When I test drove the 2008 Toyota 4Runner, I thought it was a pretty cool SUV. So, I was excited to drive the newly redesigned 2010 4Runner. I don’t know if I’m just old and no fun anymore, but to me, the new 4Runner is just ridiculous. It’s huge for no reason, and it’s bouncy, beefy, bulgy and bloated. It felt about five sizes too big for my family of four, and it also seemed like family wasn’t really part of the design.

It’s not like the 4Runner is horrible. It has plenty of power and tons of features and tech. If I needed to plow through the woods with the 4Runner’s full-time four-wheel drive or haul a trailer up a mountainside, I might feel differently. If my kids were 6 feet tall and I had to drive them and huge amounts of gear around to hockey practice, I might understand an SUV this large with only two rows and a pull-out luggage shelf. But I don’t, and they aren’t and I can’t. So, for us, the 4Runner is just annoying.

The new 4Runner feels huge. It’s only about half an inch wider and less than an inch longer than last year’s model, but it feels bloated. For 2010, there’s a new 157-horsepower four-cylinder engine that gets 17/23 mpg city/highway; I drove the 270-hp V-6 with four-wheel drive, which gets 17/22 mpg. The V-8 engine is no longer available, so if you were hoping to tow something really heavy you’re out of luck. However, the V-6 can tow up to 5,000 pounds, and it had plenty of power for my day-to-day driving.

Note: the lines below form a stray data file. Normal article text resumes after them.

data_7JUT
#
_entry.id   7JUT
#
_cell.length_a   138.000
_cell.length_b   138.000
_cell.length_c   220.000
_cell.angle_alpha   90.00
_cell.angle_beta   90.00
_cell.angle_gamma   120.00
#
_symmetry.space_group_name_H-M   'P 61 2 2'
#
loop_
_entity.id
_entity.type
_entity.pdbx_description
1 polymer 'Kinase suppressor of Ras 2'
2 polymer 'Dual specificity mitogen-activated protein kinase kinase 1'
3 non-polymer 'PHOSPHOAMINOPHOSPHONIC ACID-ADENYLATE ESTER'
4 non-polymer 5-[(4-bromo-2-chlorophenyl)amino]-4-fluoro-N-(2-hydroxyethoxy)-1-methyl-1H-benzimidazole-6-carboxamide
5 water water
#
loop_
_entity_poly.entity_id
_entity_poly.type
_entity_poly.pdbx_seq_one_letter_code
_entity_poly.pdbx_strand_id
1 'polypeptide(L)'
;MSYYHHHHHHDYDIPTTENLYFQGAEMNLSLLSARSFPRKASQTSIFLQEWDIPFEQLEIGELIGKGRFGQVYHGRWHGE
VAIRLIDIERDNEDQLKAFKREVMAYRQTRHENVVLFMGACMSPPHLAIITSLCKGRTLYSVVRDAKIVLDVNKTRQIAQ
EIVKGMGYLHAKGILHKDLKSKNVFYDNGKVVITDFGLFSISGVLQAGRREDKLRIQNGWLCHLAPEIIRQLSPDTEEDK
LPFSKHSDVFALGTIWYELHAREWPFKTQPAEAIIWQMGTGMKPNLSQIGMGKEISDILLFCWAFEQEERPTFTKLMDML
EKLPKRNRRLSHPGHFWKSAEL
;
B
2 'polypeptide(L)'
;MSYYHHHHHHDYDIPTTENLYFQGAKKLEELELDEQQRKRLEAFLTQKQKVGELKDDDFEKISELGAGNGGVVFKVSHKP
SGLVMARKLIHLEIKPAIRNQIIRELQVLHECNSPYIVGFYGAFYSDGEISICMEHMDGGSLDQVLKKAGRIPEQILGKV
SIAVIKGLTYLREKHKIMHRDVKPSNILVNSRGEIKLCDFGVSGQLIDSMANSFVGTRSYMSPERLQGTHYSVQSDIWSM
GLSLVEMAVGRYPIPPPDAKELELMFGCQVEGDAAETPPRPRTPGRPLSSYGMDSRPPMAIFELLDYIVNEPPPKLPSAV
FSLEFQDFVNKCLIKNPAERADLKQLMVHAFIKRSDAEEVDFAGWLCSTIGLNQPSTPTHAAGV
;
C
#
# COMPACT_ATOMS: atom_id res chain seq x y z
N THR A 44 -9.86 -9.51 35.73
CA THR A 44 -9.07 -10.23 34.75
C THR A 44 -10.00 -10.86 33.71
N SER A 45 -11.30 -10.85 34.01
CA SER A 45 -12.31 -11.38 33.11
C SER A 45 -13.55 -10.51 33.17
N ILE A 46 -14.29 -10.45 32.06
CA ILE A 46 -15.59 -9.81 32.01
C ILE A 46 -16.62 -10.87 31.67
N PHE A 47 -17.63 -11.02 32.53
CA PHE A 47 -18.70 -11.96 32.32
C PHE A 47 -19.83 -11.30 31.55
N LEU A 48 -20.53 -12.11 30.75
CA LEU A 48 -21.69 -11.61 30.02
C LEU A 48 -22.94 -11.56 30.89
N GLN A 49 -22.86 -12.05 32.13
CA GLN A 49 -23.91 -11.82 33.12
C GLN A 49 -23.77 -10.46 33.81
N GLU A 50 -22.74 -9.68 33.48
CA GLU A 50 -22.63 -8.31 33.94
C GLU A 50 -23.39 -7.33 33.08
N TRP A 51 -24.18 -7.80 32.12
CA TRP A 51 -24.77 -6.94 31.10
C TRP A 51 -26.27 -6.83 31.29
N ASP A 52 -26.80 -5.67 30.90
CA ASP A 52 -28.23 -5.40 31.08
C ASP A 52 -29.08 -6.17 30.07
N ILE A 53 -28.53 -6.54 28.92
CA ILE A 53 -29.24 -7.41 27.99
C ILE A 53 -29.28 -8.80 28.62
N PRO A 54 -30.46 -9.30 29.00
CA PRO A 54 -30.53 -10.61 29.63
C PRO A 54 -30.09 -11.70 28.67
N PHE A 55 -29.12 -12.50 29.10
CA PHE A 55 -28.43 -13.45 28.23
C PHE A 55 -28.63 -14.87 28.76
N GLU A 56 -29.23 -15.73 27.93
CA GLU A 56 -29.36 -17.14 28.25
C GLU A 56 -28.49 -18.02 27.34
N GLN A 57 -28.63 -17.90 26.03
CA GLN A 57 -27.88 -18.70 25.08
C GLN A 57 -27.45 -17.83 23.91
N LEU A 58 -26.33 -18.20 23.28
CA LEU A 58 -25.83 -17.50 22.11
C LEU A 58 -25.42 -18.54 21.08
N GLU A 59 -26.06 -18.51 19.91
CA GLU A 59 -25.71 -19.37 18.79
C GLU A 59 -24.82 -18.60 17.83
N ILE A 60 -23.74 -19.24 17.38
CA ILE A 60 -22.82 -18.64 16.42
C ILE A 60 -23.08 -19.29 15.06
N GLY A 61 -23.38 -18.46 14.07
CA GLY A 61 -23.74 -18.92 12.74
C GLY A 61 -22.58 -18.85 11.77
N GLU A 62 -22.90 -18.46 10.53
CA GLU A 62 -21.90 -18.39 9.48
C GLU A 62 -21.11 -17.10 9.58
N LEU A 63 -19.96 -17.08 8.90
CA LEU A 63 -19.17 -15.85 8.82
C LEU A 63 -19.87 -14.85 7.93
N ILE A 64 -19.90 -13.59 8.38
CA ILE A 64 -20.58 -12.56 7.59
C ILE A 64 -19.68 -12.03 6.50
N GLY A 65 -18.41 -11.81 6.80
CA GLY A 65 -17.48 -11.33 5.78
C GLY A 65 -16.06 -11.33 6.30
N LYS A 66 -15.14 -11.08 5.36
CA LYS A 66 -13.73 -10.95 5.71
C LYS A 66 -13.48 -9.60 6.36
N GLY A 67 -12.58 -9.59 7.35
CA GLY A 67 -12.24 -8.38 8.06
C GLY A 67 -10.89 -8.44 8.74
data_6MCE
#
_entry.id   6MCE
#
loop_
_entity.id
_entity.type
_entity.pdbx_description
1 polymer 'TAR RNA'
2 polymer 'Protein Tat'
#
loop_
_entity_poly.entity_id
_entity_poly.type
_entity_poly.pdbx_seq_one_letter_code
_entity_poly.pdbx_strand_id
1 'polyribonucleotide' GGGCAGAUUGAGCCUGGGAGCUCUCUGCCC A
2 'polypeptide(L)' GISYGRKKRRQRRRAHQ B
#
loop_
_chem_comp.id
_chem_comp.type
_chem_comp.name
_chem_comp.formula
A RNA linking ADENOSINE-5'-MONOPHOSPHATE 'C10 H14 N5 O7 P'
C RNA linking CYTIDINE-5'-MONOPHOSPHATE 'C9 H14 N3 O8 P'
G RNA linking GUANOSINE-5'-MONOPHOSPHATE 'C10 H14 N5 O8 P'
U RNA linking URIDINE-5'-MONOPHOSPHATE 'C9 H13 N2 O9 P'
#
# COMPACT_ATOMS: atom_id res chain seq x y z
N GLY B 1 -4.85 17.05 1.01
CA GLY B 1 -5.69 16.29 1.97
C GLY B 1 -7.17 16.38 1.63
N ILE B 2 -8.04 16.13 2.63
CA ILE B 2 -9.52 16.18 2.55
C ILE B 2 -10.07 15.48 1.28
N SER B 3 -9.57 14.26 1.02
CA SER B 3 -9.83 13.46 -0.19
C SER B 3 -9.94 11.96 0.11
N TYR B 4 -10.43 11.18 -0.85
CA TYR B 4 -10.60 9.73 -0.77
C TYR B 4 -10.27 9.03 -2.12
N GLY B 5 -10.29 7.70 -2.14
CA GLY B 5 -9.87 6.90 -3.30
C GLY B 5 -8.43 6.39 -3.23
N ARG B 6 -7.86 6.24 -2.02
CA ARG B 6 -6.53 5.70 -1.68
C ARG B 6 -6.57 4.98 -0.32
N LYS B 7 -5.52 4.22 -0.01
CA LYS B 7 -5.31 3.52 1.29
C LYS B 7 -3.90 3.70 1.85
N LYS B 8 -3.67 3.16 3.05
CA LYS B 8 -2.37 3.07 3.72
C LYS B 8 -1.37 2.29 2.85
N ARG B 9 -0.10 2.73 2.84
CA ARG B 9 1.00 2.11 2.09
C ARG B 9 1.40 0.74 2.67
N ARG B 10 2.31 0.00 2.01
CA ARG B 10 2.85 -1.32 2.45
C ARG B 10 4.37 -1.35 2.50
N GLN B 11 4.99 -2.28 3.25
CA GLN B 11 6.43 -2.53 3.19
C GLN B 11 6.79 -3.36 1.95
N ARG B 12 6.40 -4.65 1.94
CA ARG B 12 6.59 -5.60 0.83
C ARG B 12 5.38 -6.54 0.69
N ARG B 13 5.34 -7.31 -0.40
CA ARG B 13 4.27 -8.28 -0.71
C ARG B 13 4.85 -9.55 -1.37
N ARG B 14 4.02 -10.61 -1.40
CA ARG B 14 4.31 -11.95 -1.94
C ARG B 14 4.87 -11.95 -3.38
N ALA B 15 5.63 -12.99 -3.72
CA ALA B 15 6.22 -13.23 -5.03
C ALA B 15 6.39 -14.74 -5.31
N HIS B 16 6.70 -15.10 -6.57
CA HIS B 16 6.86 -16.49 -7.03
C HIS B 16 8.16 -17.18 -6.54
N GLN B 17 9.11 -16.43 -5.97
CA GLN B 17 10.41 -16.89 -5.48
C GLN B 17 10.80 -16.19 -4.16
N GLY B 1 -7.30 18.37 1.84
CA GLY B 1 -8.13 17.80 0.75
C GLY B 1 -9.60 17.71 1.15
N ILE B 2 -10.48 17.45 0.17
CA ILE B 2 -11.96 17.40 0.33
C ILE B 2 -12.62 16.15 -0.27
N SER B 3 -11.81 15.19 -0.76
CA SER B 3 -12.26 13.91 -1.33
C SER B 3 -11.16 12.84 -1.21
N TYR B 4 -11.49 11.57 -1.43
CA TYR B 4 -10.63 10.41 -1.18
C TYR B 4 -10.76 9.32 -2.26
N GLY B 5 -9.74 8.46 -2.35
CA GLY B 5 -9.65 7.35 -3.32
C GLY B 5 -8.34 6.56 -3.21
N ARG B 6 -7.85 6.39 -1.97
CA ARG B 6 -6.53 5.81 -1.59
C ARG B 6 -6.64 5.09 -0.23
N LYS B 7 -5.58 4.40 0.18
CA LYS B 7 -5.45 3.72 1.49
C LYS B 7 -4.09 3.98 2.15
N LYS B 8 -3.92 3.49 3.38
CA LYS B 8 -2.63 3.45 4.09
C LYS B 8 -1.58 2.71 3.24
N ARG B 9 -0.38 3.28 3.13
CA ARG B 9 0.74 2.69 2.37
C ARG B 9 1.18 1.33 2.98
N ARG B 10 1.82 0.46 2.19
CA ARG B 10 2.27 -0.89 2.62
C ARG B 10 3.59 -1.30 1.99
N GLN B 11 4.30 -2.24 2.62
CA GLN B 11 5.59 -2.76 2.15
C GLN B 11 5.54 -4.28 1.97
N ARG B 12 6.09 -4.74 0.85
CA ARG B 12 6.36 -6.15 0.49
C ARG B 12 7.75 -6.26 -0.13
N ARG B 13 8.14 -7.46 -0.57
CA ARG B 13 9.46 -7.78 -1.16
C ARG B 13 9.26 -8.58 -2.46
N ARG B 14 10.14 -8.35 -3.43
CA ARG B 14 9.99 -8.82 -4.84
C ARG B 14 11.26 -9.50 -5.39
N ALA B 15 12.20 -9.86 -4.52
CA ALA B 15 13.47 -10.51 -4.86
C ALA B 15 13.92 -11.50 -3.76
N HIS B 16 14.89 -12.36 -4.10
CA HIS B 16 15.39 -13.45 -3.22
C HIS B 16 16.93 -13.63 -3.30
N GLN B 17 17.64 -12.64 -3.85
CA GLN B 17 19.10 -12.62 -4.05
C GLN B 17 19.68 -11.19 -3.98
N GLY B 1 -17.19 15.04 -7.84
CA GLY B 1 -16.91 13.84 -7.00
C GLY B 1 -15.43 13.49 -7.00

The 4Runner’s ride is truckish and bouncy, which makes sense since it’s a truck-based SUV. It has big, 20-inch wheels that soak up the bumps in the road. Visibility to the front is great since the 4Runner sits so high up, but it’s not as great to the rear and sides. The 4Runner’s big side mirrors and a backup camera help mitigate that.


The 4Runner’s new design is bolder, boxier and bulgier. Essentially, it’s an old 4Runner on steroids. The face of the 4Runner seems to frown, with a downward angled grille that’s wider at the bottom than the top. A thick bar of chrome cuts across it, bearing a larger Toyota icon. The headlights are rectangular and bulge out over the edges of the SUV; they look kind of like a blister. Yuck.